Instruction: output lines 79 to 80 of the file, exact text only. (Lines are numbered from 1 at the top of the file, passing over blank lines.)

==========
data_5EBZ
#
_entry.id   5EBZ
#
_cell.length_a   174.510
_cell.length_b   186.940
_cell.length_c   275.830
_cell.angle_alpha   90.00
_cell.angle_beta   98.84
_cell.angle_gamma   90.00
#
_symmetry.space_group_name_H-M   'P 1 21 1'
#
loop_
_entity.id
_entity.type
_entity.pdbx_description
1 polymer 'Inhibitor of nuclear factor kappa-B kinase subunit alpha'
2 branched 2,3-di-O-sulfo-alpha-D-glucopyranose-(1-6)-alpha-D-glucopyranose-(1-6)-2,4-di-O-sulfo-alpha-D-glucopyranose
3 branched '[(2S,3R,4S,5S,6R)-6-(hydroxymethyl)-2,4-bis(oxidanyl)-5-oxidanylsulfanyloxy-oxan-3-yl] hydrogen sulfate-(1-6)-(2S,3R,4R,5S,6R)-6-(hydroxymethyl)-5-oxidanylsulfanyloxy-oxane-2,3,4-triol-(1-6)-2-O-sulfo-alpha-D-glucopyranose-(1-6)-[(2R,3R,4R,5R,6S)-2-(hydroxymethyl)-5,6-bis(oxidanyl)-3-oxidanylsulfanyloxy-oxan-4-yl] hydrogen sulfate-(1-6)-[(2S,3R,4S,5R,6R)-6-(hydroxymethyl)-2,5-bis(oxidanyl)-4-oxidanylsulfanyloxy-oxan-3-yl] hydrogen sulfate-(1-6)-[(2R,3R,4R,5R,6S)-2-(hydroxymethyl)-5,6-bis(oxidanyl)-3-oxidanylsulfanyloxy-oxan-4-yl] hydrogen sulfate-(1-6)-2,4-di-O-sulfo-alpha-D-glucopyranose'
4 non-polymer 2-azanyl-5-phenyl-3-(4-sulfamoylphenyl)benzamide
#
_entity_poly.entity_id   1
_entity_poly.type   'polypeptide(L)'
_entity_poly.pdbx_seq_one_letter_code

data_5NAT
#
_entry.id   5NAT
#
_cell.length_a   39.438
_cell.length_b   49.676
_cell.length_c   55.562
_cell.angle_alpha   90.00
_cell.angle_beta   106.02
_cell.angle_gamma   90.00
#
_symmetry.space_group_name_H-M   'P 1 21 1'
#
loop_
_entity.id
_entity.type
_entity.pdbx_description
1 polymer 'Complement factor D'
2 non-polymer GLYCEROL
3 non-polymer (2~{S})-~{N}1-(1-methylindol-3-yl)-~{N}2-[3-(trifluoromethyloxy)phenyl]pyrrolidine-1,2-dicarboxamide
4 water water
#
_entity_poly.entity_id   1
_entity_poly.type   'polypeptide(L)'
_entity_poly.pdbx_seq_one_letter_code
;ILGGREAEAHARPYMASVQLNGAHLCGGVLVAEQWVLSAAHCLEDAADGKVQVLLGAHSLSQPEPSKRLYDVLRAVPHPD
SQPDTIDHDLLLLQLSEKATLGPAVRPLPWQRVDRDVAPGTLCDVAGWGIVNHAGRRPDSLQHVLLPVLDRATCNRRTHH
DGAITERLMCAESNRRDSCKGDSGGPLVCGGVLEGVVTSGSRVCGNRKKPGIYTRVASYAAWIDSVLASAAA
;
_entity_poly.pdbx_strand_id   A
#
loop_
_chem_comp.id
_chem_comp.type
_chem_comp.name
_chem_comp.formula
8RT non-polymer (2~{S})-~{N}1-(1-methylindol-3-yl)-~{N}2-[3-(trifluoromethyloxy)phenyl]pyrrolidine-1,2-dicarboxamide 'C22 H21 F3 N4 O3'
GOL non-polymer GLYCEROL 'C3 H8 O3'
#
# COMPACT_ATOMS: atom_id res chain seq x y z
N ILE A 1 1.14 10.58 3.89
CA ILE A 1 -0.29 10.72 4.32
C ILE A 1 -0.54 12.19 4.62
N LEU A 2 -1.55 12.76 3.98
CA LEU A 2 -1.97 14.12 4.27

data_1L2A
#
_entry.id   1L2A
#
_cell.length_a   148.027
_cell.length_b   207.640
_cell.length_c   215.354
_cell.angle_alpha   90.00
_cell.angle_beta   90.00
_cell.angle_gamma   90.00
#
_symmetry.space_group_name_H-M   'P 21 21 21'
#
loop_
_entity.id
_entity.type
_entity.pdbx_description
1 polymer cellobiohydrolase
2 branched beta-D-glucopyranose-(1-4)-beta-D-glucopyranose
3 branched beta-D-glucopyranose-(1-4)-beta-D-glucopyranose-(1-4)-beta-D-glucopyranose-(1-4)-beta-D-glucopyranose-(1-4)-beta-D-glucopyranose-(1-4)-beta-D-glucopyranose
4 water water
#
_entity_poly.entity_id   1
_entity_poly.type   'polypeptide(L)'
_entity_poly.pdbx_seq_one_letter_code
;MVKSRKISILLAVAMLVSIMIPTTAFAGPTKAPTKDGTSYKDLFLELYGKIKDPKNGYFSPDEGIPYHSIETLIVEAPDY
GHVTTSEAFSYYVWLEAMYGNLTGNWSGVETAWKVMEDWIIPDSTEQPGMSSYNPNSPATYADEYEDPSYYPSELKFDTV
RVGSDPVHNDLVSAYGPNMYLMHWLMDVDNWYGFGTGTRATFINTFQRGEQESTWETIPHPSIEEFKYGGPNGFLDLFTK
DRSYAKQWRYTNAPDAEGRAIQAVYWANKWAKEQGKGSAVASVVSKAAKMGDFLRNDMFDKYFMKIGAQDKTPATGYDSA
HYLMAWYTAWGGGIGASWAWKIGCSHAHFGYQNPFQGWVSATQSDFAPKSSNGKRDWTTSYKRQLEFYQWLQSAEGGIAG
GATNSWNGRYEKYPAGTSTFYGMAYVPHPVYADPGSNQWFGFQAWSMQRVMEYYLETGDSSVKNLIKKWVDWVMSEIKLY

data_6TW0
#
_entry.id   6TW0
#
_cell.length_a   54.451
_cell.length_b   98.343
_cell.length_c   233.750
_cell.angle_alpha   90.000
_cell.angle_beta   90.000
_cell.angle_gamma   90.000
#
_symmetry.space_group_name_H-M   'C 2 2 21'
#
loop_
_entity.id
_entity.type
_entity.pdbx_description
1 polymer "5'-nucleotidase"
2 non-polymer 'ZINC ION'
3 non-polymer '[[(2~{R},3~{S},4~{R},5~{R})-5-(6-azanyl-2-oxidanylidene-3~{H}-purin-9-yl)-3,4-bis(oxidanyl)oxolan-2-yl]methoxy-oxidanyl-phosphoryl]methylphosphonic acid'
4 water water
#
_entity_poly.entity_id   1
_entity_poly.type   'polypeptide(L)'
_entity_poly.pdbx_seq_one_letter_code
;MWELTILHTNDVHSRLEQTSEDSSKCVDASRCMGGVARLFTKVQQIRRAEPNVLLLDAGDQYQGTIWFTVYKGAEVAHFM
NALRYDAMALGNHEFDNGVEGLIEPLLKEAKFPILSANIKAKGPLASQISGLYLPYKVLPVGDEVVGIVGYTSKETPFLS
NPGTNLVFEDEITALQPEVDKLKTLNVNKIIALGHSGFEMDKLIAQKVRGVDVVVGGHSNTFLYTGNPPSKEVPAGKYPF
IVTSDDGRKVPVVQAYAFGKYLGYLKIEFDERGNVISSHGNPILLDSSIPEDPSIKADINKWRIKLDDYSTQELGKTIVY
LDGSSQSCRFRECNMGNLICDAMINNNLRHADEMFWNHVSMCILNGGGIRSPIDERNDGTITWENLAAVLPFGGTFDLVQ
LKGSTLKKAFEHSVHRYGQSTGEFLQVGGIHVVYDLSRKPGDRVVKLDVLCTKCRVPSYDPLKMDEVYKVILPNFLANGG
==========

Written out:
_cell.angle_beta   90.00
_cell.angle_gamma   90.00